The violence escalation into indigenous territories during Covid-19 pandemic will be on the center of the complaints.
This Thursday, July 1st, the Inter-American Commission on Human Rights (IACHR) receives complaints from indigenous organizations and leaders representing the Munduruku, Yanomami and Guajajara peoples, about the worsening of violence in their territories during the period of Covid-19 pandemic. The action is part of the 180th Session of the Commission and meets the request of the Articulation of Indigenous Peoples of Brazil (Apib) in conjunction with the Coordination of Indigenous Peoples of the Brazilian Amazon (COIAB), Association of Munduruku Wakoborũn Women and Hutukara Association, in addition to other partners.
“The escalation of violence foreshadows even more tragic results, and that is why it is essential this Commission takes all appropriate measures.”, highlights an excerpt from the communiqué sent to the IACHR to request the hearing that takes place today (1). Access the document presented to the IACHR here.
On June 18, Brazilian Constitutional Court unanimously determined the protection of the Munduruku and Yanomami peoples to prevent further massacres in the territories. The court ruled on the request made by the Articulation of Indigenous Peoples of Brazil (Apib) for the urgent removal of invaders, especially from Indigenous Lands (TIs) Munduruku, in Pará, and Yanomami, in Roraima, and to guaranteeing the physical integrity of the threatened people in these locations.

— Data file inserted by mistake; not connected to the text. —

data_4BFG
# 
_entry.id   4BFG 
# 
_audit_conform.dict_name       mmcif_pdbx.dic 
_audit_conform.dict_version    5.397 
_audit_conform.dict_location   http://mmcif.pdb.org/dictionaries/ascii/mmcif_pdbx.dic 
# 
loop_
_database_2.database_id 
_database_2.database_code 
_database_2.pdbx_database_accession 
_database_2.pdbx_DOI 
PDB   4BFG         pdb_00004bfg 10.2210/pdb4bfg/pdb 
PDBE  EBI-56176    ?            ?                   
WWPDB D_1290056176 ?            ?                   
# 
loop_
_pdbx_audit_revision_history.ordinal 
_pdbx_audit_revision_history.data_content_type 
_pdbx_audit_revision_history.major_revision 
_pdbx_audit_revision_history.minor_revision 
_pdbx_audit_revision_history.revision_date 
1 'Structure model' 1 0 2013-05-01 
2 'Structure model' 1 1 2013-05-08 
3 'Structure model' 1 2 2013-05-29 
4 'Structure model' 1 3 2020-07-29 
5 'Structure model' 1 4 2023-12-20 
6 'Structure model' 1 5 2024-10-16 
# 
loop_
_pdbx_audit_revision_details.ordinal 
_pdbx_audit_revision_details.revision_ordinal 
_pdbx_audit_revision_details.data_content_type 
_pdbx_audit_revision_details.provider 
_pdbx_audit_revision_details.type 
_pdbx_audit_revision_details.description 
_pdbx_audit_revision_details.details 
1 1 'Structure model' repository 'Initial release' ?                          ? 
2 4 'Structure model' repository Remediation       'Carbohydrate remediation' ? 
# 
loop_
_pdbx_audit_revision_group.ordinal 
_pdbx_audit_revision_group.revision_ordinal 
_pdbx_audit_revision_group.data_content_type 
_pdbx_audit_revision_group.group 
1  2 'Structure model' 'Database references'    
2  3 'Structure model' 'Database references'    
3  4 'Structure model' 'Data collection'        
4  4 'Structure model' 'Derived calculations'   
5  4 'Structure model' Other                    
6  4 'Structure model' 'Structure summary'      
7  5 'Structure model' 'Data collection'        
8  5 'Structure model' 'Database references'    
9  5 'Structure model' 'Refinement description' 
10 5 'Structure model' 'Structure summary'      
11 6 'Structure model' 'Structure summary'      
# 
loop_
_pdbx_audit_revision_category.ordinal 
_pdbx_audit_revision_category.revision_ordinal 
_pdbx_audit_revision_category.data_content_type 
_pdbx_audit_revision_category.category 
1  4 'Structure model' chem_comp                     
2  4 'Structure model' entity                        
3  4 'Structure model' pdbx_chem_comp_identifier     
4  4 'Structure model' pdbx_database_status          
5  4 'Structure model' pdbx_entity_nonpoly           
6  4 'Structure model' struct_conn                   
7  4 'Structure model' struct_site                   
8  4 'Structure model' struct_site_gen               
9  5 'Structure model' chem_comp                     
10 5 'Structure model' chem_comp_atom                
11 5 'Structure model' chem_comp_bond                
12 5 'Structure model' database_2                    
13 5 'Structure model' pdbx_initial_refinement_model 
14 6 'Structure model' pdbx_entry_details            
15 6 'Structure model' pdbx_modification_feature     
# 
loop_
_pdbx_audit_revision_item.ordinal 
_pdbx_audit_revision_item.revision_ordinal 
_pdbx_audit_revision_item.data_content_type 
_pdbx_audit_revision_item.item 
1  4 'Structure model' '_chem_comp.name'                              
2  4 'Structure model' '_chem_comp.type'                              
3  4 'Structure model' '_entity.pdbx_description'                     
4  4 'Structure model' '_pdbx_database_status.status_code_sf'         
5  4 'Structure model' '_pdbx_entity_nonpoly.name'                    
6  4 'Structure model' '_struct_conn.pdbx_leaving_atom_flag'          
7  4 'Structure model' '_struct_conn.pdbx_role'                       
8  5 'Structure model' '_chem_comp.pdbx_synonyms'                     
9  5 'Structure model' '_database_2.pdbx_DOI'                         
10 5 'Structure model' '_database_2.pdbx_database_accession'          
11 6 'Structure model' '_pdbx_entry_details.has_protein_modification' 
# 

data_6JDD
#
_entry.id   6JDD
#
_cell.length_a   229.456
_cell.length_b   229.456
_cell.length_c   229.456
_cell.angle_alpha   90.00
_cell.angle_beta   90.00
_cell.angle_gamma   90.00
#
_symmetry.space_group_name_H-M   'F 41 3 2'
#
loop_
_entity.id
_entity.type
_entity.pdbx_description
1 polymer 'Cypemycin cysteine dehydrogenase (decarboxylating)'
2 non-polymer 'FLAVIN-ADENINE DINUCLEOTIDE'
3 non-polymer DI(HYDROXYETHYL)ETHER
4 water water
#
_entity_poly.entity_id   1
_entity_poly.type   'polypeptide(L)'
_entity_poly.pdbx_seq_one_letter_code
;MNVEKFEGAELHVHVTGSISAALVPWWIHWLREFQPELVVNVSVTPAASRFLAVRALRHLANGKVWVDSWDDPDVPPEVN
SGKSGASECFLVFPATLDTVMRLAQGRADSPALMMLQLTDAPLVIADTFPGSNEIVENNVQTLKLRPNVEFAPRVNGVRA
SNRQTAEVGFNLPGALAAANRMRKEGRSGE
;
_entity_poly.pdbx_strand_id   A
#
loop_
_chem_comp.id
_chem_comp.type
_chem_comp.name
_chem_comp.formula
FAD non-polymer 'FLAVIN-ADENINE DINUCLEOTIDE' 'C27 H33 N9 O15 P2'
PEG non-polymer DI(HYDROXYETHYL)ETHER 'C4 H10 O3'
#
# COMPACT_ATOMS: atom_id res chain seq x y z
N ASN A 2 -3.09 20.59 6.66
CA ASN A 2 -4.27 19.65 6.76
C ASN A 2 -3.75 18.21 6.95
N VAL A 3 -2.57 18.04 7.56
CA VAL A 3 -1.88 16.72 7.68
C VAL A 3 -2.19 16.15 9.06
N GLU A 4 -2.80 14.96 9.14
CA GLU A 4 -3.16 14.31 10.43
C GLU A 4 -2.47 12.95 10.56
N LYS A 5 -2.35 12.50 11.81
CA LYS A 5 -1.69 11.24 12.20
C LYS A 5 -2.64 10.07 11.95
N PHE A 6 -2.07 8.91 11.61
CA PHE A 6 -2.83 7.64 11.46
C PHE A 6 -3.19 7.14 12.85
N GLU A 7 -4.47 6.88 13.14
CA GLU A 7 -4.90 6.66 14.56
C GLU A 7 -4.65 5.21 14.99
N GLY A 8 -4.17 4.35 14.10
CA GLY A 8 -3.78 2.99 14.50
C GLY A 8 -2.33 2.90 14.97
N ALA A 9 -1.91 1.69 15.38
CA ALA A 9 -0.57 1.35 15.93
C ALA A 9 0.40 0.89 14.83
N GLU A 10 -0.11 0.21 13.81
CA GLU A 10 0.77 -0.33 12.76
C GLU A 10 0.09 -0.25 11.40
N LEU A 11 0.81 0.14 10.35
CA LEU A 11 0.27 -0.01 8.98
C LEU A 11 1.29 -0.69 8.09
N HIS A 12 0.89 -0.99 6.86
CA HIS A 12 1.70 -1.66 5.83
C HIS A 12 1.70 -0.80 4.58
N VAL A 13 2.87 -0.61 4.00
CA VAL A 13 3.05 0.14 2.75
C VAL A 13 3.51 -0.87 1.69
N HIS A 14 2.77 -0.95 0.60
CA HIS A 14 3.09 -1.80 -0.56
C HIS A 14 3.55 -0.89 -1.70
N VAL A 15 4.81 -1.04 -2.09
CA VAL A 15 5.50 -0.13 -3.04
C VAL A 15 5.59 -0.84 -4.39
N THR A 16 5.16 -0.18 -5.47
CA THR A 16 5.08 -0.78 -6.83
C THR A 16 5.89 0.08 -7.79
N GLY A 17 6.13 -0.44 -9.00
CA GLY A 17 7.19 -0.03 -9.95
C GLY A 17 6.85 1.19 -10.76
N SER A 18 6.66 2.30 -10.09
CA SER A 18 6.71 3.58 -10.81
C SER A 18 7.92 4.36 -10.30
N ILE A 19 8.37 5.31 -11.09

Invasions into indigenous territories increased during the covid-19 pandemic, and are aggravating violence against communities and leaders, causing outbreaks of diseases such as malaria, in addition to the new coronavirus, and intensifying environmental degradation. Apib’s request to the STF for the protection of the territories was made within the scope of 709 Action for Non-Compliance with Fundamental Precept (ADPF). Access the full request here.
The hearing with the IACHR to denounce the violence committed against indigenous peoples is scheduled to start at 12:00 pm (Brasilia time) and will be broadcast online on the commission’s social networks. During the 180th Session of the commission, several complaints will be made about violations of rights committed in Brazil during the period of the Covid-19 pandemic.
The hearing that highlights the context of indigenous peoples counts on the participation of the legal coordinator of Apib, Eloy Terena, the vice president of the Federation of Indigenous Peoples of Pará (Fepipa), Alessandra Munduruku, the vice president of the Hutukara association, Dario Yanomami, the coordinator of the Association Wakoborũn Leusa Munduruku and indigenous leader Julius Ye’kwana.